The so-called water cabbage (Pistia Stratiotes) is a floating plant widely distributed in the tropics, and consisting of rosettes of broadish leaves several inches across and a tuft of roots hanging in the water.
In the ditches and pools common yellow and white water-lilies are seen, as well as water-soldier (Stratiotes aloides), great and lesser reed-mace, sweet flag and bur-reed.
They are waterplants, represented in Britain by frog-bit (Hydrocharis Morsusranae) and water-soldier (Stratiotes aloides).
Stratiotes aloides has a rosette of stiff swordlike leaves, which when the plant is in flower project above the Surface; it is also stoloniferous, the young rosettes sinking to the bottom at the beginning of winter and rising again to the surface in the spring.
Stratiotes has similar flowers which come above the surface only for pollination, becoming submerged again during ripening of the fruit.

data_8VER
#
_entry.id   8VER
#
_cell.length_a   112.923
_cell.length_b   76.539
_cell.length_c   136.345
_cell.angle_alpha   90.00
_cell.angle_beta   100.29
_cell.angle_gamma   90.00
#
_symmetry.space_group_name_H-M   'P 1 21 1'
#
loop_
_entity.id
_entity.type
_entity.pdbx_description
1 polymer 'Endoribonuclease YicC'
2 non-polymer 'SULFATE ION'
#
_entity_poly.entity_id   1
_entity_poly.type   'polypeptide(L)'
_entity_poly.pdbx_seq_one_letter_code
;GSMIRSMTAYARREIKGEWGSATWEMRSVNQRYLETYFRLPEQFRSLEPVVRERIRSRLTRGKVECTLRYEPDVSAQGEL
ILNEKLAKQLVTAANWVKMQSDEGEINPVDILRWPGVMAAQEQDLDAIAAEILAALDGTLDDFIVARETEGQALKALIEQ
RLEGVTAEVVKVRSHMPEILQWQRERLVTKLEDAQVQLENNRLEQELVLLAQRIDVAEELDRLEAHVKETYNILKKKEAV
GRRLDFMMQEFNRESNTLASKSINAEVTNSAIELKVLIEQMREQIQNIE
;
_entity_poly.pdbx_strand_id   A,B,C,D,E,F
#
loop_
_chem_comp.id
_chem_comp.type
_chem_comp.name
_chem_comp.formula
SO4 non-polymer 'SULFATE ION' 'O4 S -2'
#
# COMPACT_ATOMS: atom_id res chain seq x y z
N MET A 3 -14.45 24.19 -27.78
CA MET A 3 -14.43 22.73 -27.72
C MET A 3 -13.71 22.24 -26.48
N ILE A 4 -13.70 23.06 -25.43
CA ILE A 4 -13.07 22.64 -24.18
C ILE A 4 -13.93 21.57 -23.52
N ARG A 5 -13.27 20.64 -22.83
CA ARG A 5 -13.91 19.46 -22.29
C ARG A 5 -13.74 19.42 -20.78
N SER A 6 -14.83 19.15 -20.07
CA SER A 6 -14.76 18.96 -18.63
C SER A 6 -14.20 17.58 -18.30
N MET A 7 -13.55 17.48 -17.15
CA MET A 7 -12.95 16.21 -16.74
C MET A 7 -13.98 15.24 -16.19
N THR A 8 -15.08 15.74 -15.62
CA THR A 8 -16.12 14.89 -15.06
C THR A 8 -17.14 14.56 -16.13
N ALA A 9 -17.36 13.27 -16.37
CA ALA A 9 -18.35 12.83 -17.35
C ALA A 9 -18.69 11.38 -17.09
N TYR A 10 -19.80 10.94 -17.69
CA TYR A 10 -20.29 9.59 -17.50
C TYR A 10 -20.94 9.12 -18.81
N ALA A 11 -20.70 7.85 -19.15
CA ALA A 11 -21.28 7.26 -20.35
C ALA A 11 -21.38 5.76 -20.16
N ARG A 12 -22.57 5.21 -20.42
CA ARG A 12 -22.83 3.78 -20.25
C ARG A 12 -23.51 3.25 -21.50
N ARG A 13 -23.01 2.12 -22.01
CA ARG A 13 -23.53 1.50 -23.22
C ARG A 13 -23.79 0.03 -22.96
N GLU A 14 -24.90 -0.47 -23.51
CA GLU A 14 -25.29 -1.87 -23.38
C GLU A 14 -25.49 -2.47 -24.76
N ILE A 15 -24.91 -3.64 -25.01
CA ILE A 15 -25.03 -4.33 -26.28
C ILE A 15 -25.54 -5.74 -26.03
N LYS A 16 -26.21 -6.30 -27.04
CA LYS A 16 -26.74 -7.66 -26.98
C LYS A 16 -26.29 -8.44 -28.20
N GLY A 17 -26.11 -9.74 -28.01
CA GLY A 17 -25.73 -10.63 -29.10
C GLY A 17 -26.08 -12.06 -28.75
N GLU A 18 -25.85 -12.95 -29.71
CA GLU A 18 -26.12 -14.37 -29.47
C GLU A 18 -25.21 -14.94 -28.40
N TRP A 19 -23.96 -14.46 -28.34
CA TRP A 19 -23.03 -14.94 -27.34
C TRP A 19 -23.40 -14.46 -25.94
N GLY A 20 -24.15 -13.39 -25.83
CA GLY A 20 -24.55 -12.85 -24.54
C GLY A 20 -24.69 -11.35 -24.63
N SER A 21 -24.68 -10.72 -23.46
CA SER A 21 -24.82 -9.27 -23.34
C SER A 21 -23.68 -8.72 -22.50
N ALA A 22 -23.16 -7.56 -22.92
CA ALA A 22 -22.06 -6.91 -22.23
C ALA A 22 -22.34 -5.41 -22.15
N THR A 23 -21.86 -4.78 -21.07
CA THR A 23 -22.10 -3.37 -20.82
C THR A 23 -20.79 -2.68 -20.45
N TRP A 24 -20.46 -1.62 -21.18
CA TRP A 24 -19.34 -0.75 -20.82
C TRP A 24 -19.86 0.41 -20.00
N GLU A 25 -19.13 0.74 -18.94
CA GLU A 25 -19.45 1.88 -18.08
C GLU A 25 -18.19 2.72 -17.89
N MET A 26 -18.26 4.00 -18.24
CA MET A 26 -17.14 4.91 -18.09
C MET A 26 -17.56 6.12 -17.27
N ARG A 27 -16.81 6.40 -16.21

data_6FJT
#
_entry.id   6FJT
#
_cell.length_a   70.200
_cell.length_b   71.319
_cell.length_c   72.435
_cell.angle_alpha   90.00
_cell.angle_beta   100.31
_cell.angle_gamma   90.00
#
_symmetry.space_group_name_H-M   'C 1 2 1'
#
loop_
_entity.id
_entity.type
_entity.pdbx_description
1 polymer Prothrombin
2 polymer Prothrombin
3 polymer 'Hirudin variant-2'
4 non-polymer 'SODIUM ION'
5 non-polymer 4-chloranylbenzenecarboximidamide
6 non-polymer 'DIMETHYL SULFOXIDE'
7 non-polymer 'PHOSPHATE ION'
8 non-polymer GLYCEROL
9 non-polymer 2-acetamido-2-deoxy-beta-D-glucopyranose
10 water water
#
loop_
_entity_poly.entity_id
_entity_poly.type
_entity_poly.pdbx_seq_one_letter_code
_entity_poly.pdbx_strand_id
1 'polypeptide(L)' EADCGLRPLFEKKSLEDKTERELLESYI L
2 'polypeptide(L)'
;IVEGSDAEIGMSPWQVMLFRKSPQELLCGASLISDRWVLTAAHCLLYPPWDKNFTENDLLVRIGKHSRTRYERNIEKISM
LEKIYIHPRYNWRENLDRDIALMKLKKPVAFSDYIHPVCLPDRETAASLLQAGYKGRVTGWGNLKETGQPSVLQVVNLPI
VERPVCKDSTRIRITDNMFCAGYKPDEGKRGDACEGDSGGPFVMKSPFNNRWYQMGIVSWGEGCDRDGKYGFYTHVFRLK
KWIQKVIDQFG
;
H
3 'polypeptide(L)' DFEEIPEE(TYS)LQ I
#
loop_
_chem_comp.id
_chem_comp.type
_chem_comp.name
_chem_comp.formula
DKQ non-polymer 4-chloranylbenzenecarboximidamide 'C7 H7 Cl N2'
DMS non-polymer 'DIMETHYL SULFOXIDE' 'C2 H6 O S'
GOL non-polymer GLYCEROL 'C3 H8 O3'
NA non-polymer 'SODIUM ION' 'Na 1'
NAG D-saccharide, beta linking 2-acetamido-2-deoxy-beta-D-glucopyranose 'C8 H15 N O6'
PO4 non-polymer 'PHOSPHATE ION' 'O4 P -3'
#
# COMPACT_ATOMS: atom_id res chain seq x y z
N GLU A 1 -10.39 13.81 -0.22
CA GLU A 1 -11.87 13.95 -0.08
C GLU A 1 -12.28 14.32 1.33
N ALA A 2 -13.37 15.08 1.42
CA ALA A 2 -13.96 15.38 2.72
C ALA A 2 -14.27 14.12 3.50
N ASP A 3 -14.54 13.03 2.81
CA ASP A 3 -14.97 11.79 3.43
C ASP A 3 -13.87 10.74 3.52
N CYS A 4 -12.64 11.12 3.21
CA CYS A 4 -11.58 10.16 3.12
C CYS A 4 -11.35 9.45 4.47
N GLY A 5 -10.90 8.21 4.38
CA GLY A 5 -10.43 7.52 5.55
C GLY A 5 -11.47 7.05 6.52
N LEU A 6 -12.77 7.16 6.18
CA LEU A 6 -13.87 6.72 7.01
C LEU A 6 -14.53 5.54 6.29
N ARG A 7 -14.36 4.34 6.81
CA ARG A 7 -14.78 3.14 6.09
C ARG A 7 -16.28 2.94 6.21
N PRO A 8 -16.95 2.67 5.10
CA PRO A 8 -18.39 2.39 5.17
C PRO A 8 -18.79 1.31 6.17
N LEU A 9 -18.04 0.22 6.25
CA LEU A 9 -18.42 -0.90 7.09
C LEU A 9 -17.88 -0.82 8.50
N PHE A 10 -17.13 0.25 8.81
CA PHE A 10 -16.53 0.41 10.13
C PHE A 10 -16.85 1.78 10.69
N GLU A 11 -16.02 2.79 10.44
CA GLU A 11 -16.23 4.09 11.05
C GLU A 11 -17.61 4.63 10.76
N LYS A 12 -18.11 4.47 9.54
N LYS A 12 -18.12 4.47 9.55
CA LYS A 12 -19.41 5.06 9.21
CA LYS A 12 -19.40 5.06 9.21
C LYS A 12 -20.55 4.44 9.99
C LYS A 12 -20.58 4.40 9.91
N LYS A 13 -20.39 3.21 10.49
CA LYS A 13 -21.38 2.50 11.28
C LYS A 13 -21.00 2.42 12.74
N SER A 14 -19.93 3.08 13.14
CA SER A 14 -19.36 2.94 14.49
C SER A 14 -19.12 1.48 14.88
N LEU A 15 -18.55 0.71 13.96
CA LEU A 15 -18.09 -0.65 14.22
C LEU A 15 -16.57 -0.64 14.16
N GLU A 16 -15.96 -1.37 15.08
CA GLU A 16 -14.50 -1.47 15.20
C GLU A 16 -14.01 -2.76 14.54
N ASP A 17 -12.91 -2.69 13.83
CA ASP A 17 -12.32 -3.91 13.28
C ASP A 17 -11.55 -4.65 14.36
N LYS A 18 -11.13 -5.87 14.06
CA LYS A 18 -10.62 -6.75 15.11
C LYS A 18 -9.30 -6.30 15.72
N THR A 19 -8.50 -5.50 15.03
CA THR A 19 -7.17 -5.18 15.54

Among the more abundant plants are nucules cf several species of Chara, and drifted fruits and seeds of water-lilies, of Folliculites (now generally referred to Stratiotes) and of Limnocarpus (allied to Potamogeton); there is little else mixed with these.
An extinct water-lily, Euryale limburgensis, belongs to a monotypic genus now confined to Assam and China; an extinct sedge, Dulichium vespiforme, belongs to a genus only living in America, though the only living species once flourished also in Denmark; an extinct species of water-aloe (Stratiotes elegans) makes a third genus, represented only by a single living species, which was evidently better represented in Pliocene times.